In the cafes here you really have to know what you want. There are no wall menus like you see in Starbuck’s where you can choos from several dozen creations. I was too hungry this morning to think straight so when I stumbled into this rather hip cafe (several younger people were in there, one with a netbook) I wasn’t thinking clearly enough to say “Makiato,” but could only say “coffee with milk.” Fortunately, the waiter got my drift and brought me one anyway.
The Luna Cafe is rather representative of Tirana. Outside I can see one building in bare concrete and corrugated tin panels closing off a yard with spraypainted “Mos Parking” on the sides. Across the other street, is some sort of construction business with a couple of big yellow lorries parked outside. Luna Cafe, though, is upscale with aluminum and glass walls, black tables with red leather chairs and a marble floor. The patrons could be American college students or upwardly mobile twenty-somethings. They are dressed in jeans and fashionable blouses and jackets and have laptops out on their tables. These are the generation which grew up after communism dissolved twenty years ago. Their faces lack the worn-down worry and strife of the older folks. The few older men in here are hard to pin down as to age. They could be 70 or 40. Their faces are etched with the wrinkles and creases I’m used to seeing in old farmers like my grandfather from Wisconsin. But there is something further. The older folks hold a rather permanent air of seriousness, of concern, gravitas mixed with a residue of fear and weariness. Even when talking with friends they rarely betray any sense of joy and lightheartedness. Perhaps this is only a public face. As I write this, a man in his sixties (perhaps?) rides by on his bicycle, a big smile on his face. Perhpas the old world has affected people differently depending on who they are, how they respond to adversity. Perhaps some can break free from those old habits of mind and some cannot. This place, Tirana, is kinetic and it’s hard to pin down a “way” that Albanians are.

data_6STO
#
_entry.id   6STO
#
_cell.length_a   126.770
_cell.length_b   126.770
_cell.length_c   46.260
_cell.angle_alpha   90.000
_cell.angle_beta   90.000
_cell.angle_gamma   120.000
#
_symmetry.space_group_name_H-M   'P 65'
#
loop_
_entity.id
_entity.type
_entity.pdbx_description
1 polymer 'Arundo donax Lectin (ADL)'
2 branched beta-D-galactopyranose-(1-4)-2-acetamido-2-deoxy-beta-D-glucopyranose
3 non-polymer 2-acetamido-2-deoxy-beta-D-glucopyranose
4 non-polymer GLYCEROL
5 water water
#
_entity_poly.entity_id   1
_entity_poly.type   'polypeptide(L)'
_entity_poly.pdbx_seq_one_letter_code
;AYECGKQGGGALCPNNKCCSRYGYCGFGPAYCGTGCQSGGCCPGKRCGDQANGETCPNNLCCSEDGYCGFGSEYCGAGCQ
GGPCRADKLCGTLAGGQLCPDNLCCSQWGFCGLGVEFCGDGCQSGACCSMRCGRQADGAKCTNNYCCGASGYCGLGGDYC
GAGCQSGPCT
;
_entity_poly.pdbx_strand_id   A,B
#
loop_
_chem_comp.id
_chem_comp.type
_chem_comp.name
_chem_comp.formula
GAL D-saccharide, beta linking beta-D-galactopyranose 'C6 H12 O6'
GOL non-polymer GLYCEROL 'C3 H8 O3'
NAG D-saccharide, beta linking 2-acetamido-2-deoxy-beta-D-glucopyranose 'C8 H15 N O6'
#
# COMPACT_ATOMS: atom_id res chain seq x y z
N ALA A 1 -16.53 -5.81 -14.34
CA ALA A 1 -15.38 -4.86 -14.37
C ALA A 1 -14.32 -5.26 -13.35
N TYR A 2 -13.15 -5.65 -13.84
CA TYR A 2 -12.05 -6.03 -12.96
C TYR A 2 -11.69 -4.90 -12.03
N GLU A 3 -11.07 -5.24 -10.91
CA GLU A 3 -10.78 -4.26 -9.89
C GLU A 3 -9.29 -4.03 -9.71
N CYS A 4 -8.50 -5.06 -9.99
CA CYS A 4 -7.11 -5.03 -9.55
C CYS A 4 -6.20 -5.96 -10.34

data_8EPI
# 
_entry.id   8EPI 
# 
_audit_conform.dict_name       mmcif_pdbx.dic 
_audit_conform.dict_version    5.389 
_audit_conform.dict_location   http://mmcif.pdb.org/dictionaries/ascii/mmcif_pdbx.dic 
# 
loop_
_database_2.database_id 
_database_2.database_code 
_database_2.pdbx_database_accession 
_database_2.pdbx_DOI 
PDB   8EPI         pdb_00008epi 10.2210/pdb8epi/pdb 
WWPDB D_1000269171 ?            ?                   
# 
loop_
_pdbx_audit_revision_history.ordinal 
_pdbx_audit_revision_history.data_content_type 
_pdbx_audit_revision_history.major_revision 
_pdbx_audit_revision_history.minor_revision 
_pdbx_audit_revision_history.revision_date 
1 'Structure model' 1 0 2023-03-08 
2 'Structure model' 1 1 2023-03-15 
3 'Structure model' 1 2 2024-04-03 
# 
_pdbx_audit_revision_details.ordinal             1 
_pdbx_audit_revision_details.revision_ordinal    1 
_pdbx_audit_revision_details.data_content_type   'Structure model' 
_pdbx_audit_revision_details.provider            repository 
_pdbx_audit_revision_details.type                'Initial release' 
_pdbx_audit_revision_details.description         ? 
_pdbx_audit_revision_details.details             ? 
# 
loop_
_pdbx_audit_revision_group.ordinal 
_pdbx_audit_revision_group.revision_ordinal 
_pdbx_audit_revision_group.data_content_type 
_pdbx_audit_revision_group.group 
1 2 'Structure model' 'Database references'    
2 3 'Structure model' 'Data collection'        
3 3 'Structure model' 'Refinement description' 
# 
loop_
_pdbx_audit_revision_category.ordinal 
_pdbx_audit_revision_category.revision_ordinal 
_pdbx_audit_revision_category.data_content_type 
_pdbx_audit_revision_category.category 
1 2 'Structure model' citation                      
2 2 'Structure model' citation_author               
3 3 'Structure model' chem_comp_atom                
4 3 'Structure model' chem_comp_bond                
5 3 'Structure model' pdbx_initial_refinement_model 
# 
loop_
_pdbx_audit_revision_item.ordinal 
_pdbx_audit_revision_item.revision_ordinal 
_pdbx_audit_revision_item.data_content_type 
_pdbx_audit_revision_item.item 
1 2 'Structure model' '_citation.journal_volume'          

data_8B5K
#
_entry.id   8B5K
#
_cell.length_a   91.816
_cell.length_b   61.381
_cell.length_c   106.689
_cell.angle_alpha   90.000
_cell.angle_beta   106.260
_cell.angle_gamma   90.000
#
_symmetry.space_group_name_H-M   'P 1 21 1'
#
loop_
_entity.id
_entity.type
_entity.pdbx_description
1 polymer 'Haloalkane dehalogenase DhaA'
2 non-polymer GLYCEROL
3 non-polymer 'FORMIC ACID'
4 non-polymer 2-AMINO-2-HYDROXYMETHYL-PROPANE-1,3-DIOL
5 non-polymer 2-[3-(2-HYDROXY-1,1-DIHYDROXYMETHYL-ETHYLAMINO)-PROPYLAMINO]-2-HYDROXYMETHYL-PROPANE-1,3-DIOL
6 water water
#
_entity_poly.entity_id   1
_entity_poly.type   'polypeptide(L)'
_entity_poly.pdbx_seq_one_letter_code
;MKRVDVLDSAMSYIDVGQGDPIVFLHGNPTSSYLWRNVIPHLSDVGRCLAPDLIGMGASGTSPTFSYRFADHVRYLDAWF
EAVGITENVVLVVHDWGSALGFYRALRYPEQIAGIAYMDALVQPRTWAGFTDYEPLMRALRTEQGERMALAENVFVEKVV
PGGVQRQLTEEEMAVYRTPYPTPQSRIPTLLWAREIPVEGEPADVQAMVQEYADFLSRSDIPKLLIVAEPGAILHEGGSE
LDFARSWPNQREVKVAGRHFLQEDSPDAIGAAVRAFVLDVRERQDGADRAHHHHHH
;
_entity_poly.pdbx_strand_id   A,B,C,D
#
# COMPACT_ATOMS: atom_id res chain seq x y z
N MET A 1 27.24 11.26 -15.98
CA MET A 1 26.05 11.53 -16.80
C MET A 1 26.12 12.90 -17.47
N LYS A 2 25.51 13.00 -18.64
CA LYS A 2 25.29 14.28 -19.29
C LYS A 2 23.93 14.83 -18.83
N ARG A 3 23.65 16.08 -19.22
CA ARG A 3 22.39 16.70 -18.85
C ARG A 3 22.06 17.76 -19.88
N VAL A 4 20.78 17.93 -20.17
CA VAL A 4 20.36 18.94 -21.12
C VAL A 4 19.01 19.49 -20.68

I am still unused to the formality of treatment in restaurants and cafes. It is much like going into the best sorts of places in America where you expect to pay four to five dollars for a coffee for the privelege of being catered to by an overly serious waiter in red shirt and black vest. Here, though, the makiato is 70 lek–about 75 cents–and it’s expected that I will linger over it for quite a while as the others do here. I’ve left Carly and Shawna sleeping, though, with a promise to return to the hostel with something for breakfast, so I need to pay and get on with my morning. I can see I need to work on my lingering.